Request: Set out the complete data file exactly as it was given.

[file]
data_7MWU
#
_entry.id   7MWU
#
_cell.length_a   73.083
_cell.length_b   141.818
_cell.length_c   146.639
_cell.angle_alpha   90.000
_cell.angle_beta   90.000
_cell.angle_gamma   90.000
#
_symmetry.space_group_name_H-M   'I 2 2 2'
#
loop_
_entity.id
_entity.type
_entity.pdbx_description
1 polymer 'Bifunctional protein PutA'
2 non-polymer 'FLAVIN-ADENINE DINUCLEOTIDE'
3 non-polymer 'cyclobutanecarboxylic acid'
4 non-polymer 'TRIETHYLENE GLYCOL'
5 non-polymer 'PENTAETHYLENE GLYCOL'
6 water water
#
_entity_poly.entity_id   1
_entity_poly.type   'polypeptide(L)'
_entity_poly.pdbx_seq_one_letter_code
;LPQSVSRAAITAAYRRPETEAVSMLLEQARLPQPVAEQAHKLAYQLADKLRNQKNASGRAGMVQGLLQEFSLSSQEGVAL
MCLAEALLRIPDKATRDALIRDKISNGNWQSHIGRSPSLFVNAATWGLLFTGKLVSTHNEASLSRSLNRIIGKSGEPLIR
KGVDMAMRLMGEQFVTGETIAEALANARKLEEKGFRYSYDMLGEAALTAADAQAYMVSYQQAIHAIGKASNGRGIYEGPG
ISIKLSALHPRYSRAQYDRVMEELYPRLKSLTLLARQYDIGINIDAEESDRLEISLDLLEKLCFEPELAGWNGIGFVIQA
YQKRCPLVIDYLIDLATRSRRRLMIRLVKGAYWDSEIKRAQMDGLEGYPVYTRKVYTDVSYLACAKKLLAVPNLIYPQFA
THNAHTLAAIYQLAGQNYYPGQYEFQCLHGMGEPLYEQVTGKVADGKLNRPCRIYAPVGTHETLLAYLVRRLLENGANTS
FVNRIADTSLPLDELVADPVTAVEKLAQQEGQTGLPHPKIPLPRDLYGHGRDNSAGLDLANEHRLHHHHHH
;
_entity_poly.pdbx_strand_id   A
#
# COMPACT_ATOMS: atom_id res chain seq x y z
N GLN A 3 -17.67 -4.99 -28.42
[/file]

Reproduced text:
data_7MWU
#
_entry.id   7MWU
#
_cell.length_a   73.083
_cell.length_b   141.818
_cell.length_c   146.639
_cell.angle_alpha   90.000
_cell.angle_beta   90.000
_cell.angle_gamma   90.000
#
_symmetry.space_group_name_H-M   'I 2 2 2'
#
loop_
_entity.id
_entity.type
_entity.pdbx_description
1 polymer 'Bifunctional protein PutA'
2 non-polymer 'FLAVIN-ADENINE DINUCLEOTIDE'
3 non-polymer 'cyclobutanecarboxylic acid'
4 non-polymer 'TRIETHYLENE GLYCOL'
5 non-polymer 'PENTAETHYLENE GLYCOL'
6 water water
#
_entity_poly.entity_id   1
_entity_poly.type   'polypeptide(L)'
_entity_poly.pdbx_seq_one_letter_code
;LPQSVSRAAITAAYRRPETEAVSMLLEQARLPQPVAEQAHKLAYQLADKLRNQKNASGRAGMVQGLLQEFSLSSQEGVAL
MCLAEALLRIPDKATRDALIRDKISNGNWQSHIGRSPSLFVNAATWGLLFTGKLVSTHNEASLSRSLNRIIGKSGEPLIR
KGVDMAMRLMGEQFVTGETIAEALANARKLEEKGFRYSYDMLGEAALTAADAQAYMVSYQQAIHAIGKASNGRGIYEGPG
ISIKLSALHPRYSRAQYDRVMEELYPRLKSLTLLARQYDIGINIDAEESDRLEISLDLLEKLCFEPELAGWNGIGFVIQA
YQKRCPLVIDYLIDLATRSRRRLMIRLVKGAYWDSEIKRAQMDGLEGYPVYTRKVYTDVSYLACAKKLLAVPNLIYPQFA
THNAHTLAAIYQLAGQNYYPGQYEFQCLHGMGEPLYEQVTGKVADGKLNRPCRIYAPVGTHETLLAYLVRRLLENGANTS
FVNRIADTSLPLDELVADPVTAVEKLAQQEGQTGLPHPKIPLPRDLYGHGRDNSAGLDLANEHRLHHHHHH
;
_entity_poly.pdbx_strand_id   A
#
# COMPACT_ATOMS: atom_id res chain seq x y z
N GLN A 3 -17.67 -4.99 -28.42